A Different Reason To Smile

Alek Parker, Matt Meola, and Torrey Meister embark on a life-changing trip to Peru as Operation Smile ambassadors

It’s 11:00 p.m. as we drive through an unfamiliar labyrinth of traffic-filled city streets. There are children juggling pins while weaving in and out of traffic, and they are begging for money when cars stand still under the red glow of the hanging traffic lights. We notice a young barefoot girl no older than ten spark a lighter and take a drag from something rolled in colorful newspaper. This is life and reality for these young children: on the streets late at night, begging for money for their family’s survival. She is barefoot and we are a sandal company on a charity mission to help children, but what can we do for these kids in this moment? The light turns green and the beautiful little girl exhales a cloud of toxic smoke. It drifts away in the mirror like a breath of life, floating up into the gloomy night sky.

Where are we? No, seriously. I’m reading Sanük founder Jeff Kelley’s iPhone and forwarding directions to him, which has just taken us the wrong way down a one-way street. The traffic policia blow their whistles and wave us to drive on. I’m the navigator in the passenger seat trying to direct JK on how to lead our group of nine, split into two large vans, through the heart of the most densely populated city in Peru. After passing a brightly lit Atlantic City Casino, we exit the city sector that those less fortunate children inhabited, and moments later we arrive.

Ten pisco sours—a regional cocktail consisting of pisco (a clear liquor), lime juice, sugar, and egg whites—dress the bar of the hotel lobby. Our liaison for Operation Smile, Robyn Mircoff, has us gathered to explain exactly what we will be doing as ambassadors for Operation Smile. The drinks are quickly set aside as Robyn breaks the group chatter with the schedule for the morning and outlines our responsibilities and purpose for being invited here. “Let me start with some facts about Operation Smile” Robyn says. “Every three minutes, a child somewhere in the world is born with a cleft lip or cleft palate—often unable to eat, speak, socialize, or smile. Parents often can’t afford the necessary surgeries. Over the past 30 years, we have performed over 200,000 surgeries in 60 different countries around the world. That’s 200,000 children’s lives changed forever.”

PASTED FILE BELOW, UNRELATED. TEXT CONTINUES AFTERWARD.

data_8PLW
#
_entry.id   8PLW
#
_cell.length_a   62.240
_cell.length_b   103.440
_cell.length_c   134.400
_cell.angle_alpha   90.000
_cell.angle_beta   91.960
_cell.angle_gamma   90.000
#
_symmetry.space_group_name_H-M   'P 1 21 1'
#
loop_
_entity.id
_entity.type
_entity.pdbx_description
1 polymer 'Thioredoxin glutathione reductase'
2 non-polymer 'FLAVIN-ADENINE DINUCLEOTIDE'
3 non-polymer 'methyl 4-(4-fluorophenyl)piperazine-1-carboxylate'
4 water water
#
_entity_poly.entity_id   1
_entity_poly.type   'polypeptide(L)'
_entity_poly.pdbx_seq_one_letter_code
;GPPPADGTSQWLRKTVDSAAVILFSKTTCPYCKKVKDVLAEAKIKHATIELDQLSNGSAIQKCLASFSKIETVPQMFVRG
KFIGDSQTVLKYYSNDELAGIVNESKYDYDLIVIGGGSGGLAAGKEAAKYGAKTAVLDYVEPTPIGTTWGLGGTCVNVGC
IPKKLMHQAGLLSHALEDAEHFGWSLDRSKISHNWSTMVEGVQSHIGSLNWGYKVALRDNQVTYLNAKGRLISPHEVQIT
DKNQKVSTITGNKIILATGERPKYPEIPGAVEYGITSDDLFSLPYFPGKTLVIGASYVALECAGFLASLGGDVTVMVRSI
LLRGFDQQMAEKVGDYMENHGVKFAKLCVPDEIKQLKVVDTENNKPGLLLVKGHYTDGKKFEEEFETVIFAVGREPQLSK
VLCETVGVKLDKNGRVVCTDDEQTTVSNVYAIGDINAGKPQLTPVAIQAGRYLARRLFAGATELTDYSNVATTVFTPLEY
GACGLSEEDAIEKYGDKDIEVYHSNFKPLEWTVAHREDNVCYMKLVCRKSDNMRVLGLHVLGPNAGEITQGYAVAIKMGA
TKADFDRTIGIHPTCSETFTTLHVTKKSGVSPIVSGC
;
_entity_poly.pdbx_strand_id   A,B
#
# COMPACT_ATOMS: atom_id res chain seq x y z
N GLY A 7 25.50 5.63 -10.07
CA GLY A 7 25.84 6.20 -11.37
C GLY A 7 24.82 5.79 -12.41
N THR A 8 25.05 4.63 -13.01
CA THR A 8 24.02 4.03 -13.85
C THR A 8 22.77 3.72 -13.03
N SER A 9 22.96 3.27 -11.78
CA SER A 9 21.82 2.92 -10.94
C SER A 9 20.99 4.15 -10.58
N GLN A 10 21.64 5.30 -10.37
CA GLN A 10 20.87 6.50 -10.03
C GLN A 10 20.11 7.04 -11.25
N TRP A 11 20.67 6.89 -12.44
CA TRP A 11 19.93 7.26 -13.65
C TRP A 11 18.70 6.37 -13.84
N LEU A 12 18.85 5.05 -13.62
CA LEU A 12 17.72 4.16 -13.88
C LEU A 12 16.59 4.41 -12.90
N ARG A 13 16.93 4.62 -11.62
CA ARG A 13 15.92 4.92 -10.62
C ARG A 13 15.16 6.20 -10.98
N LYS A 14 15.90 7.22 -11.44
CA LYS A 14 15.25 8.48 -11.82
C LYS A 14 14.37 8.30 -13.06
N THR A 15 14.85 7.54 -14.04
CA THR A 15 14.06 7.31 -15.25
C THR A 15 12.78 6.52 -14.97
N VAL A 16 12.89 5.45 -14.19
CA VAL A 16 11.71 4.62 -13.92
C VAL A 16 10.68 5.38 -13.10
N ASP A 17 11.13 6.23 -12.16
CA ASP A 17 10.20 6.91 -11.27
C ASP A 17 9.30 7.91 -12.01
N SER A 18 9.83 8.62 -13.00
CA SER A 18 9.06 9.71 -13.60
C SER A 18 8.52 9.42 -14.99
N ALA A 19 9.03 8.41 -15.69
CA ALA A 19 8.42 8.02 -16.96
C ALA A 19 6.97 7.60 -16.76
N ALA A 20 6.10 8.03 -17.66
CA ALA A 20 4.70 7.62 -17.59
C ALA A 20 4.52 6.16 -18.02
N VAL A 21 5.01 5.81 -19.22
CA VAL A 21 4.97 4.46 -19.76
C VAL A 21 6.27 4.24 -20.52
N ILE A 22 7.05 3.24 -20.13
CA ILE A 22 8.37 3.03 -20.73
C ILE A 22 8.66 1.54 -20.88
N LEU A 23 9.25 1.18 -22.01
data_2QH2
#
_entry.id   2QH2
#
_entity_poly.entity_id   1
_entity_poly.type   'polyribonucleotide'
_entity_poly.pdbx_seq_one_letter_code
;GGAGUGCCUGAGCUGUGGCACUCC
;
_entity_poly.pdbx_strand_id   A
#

JK tells us his story of getting involved with the charity: “I saw an Operation Smile ad in a magazine and realized that this is what we’re all about at Sanük—sharing a smile and our positivity with whoever we encounter. I knew that we had to get involved and support this cause.”

Sharing. This got me thinking. Sharing is common phrase in social media. You “share” photos, video, and articles with different online communities around the globe. But never has this terminology made more sense then now. Sharing is why we are here—sharing our time, positivity, and a friendly face. Interacting with the children, playing, blowing bubbles, and bonding.

These are our instructions for the first day of screening at the hospital. “We expect to screen somewhere around 200 kids tomorrow. Your wake up call is 6:00 a.m., so get some rest,” Robyn says. We’ll share in the experience and then share it with the world. Social media is our canvas to tell the stories and experiences of these children. To suddenly consider Instagram, Twitter, and Facebook modern-day tools to save lives is a crazy concept to wrap my head around. The once fun, lighthearted, social networking sites are also incredible ways to gain awareness for important social causes. These thoughts drift through my mind as the city lights fade into a gloomy morning sky. Our purpose for being here is now clearer, but what we are about to experience is still very uncertain.

Matt Meola, Torrey Meister, and I are the professional surfers Sanük has brought on this not-so-common surf trip. Brian Bielmann, Sanük team videographers Joey and Scotty, social media guru Adam, PR specialist Rachel, and Sanük Owner Jeff Kelley round out our nine-person crew. We load the bus to the hospital for the start of our first 12-hour day. We arrive to see pop-up tents in the parking lot, which are fashioned into a makeshift medical facility. Mouse ears, colorful plastic ties, and an arsenal of bubbles don every volunteer in sight.

It’s a long and intense process for everyone involved. The anxiety of the fact that treatment isn’t guaranteed is painted on the faces of every parent. Physicals, tests, and medical history are just a few of the factors that could cause a child not to get cleared for treatment. Soon the uncertainty of our purpose here vanishes with the overwhelming need to play, smile, and share fun moments with both child and parent. We are swept away with the joy of playing with these amazing little humans as they stare back at our funny-looking mouse ears and goofy neckties. And bubbles—that stuff is worth its weight in gold! There is no better way to bond with a child where the language barrier restricts verbal conversation. We have translators, but they are not needed; our simple interactions bring out the most genuine smiles.
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